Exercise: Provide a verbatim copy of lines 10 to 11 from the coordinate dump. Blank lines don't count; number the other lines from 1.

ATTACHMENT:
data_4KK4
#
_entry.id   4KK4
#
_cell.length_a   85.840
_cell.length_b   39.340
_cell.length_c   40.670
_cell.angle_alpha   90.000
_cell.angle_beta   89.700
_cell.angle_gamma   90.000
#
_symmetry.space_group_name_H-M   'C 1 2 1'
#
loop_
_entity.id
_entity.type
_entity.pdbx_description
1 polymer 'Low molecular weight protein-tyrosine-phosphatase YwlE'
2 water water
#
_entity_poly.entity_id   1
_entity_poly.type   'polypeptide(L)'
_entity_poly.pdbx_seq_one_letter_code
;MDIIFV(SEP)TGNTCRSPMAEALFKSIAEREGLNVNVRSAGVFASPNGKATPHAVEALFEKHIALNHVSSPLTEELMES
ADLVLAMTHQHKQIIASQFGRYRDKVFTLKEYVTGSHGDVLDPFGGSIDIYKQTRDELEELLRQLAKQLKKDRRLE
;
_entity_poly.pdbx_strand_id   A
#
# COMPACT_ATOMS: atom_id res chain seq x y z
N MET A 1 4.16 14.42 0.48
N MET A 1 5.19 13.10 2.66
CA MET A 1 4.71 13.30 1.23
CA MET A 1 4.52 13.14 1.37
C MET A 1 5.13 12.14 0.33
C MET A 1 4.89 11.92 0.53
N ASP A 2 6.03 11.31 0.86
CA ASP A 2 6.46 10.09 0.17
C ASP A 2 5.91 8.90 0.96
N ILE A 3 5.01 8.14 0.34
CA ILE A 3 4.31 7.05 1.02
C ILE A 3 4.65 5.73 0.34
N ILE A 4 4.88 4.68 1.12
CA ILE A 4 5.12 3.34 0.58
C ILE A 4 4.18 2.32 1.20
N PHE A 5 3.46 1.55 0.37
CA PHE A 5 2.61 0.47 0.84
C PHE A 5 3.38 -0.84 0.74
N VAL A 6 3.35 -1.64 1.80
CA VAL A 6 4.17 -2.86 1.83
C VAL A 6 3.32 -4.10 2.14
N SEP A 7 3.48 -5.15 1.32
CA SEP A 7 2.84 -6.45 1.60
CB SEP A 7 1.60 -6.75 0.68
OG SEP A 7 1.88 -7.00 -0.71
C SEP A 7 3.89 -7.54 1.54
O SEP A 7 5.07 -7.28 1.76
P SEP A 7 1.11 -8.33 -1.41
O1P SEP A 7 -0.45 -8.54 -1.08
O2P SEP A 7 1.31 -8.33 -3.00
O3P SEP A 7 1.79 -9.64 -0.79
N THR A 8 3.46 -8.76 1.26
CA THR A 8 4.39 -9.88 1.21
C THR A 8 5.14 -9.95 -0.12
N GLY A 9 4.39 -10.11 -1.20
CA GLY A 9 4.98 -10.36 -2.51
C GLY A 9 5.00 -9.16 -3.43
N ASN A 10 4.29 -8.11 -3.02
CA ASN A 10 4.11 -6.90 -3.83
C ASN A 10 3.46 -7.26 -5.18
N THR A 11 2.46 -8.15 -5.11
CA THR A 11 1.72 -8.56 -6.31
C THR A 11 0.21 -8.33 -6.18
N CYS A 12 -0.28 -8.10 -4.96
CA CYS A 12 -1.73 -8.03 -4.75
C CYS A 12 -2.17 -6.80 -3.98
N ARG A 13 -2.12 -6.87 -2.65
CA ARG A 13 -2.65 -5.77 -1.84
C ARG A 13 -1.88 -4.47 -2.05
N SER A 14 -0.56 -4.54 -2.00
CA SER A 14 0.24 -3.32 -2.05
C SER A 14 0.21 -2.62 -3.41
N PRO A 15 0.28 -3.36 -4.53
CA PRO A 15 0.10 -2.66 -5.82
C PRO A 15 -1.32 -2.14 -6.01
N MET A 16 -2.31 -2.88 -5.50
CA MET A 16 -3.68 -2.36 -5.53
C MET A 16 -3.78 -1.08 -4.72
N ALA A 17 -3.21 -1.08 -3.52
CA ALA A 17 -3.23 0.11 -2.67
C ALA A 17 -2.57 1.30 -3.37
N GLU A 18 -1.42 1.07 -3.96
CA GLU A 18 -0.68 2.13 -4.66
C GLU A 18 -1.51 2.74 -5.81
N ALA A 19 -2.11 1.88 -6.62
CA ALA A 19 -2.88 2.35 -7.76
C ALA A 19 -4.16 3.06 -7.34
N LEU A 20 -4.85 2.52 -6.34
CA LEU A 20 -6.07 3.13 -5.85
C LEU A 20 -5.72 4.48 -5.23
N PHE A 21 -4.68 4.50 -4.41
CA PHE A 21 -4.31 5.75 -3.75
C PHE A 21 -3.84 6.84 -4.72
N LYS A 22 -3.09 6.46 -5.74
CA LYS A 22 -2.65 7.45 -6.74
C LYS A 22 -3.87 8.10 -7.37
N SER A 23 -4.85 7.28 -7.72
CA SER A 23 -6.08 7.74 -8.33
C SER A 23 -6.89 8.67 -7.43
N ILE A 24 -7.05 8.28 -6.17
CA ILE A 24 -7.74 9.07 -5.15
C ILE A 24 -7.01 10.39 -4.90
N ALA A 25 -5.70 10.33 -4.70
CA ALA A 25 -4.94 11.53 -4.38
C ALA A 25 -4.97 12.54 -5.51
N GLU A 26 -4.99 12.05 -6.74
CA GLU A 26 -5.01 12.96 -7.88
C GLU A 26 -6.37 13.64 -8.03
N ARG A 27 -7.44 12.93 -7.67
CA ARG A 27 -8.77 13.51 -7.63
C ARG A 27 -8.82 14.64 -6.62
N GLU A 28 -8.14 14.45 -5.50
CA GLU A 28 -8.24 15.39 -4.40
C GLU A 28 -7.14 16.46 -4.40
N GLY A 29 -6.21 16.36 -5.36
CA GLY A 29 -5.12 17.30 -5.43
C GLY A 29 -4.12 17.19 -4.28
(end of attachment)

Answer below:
_cell.angle_gamma   90.000
#